We are all tired of Capitalism. The pandemic has amplified its failings, and has more clearly revealed its related structures of inequity and colonial artifacts. But what is the best, fairest alternative? We will find out. Soupçon allows us to experiment with alternative ways of living and interacting. This is a social experiment that aims to prove that more compassionate societies are not only possible, but can thrive. This is not to say that we will get everything right, and we will most certainly need to adjust the dials along the way.
We value collaboration, accountability, diversity, and joy. We work to uplift and center the most vulnerable among us. Consistent government failings and pandemic-imposed isolation have exacerbated the divisions among us. We want to see this end. There is no savior that will swoop in and make things better. We have only ourselves and we embark on this journey out of love for our families, our friends, and our community. Soupçon is a city-wide commune that will teach us to work together, in harmony.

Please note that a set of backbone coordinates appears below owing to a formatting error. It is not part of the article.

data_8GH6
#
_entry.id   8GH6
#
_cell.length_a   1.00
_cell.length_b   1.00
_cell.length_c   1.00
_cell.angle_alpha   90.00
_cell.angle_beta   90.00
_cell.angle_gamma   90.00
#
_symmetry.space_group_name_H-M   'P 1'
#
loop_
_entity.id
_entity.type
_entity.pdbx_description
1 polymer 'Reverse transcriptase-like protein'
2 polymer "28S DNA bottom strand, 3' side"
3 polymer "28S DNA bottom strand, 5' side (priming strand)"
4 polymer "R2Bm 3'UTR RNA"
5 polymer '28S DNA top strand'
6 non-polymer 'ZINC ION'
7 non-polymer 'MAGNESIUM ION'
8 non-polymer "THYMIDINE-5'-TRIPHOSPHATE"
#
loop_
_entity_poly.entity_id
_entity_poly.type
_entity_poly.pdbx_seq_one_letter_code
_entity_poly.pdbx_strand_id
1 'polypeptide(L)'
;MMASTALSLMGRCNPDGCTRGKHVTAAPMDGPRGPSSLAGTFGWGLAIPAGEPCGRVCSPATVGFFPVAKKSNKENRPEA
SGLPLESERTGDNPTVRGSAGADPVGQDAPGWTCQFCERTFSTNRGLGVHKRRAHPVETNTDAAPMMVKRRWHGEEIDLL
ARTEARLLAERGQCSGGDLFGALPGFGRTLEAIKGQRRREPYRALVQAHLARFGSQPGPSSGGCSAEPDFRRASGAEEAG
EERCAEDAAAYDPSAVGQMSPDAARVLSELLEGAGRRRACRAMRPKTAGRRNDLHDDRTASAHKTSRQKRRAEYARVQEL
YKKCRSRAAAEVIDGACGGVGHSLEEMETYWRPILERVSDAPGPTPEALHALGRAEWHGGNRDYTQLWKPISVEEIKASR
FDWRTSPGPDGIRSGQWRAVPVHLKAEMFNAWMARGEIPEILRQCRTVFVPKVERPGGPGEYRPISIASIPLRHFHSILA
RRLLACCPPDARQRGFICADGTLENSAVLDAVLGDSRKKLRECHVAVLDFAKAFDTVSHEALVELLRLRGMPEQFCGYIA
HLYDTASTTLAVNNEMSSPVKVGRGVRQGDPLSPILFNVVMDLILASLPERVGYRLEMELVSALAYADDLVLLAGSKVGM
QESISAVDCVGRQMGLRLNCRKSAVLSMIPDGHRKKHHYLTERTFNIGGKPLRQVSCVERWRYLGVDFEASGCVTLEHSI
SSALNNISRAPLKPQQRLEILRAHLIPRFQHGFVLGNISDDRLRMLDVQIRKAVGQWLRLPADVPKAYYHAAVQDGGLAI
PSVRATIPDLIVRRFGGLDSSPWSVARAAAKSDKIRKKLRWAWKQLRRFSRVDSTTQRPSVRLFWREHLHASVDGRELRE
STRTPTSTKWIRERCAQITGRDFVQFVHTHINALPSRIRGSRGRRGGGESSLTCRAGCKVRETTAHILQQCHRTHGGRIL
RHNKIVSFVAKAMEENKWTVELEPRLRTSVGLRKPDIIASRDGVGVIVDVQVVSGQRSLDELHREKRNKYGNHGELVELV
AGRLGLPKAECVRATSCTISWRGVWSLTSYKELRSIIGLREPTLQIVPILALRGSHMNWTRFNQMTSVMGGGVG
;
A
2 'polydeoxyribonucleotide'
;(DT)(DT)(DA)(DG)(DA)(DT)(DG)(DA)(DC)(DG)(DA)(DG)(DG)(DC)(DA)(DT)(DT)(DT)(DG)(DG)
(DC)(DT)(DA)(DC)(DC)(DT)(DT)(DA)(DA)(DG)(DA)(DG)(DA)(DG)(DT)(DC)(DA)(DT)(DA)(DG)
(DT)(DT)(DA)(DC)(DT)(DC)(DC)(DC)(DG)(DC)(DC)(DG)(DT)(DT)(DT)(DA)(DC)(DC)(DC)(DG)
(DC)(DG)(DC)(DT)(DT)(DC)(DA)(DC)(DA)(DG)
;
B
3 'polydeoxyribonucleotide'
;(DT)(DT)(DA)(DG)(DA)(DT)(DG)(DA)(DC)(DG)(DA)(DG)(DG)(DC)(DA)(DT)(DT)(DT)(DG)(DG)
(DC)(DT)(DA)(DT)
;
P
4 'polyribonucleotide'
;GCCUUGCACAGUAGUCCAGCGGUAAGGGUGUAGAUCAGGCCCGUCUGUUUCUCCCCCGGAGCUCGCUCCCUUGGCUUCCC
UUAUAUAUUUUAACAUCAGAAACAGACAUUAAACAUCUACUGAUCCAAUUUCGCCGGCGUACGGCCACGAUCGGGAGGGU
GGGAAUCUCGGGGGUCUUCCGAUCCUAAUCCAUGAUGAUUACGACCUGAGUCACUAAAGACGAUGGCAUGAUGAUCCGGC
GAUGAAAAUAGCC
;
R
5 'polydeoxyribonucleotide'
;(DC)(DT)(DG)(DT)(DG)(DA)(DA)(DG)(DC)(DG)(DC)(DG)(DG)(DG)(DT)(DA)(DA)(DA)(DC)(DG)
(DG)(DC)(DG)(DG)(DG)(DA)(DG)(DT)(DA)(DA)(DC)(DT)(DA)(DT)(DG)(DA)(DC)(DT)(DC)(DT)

Luckily, we do have some promising guides as we set out to create a better society. In 2020, Dean Spade published a book on practical organizing called Mutual Aid: Building Solidarity During This Crisis (And The Next). Spade defines "mutual aid" as collective coordination to meet each other's needs, usually from an awareness that the systems we have in place are not going to meet them. We see examples of mutual aid in every single social movement, whether it's raising money for workers on strike, putting drinking water in the desert for migrants crossing the border, or coordinating letter-writing to prisoners. These are mutual aid projects. They directly meet people's survival needs, and are based on a shared understanding that the conditions in which we are made to live are unjust.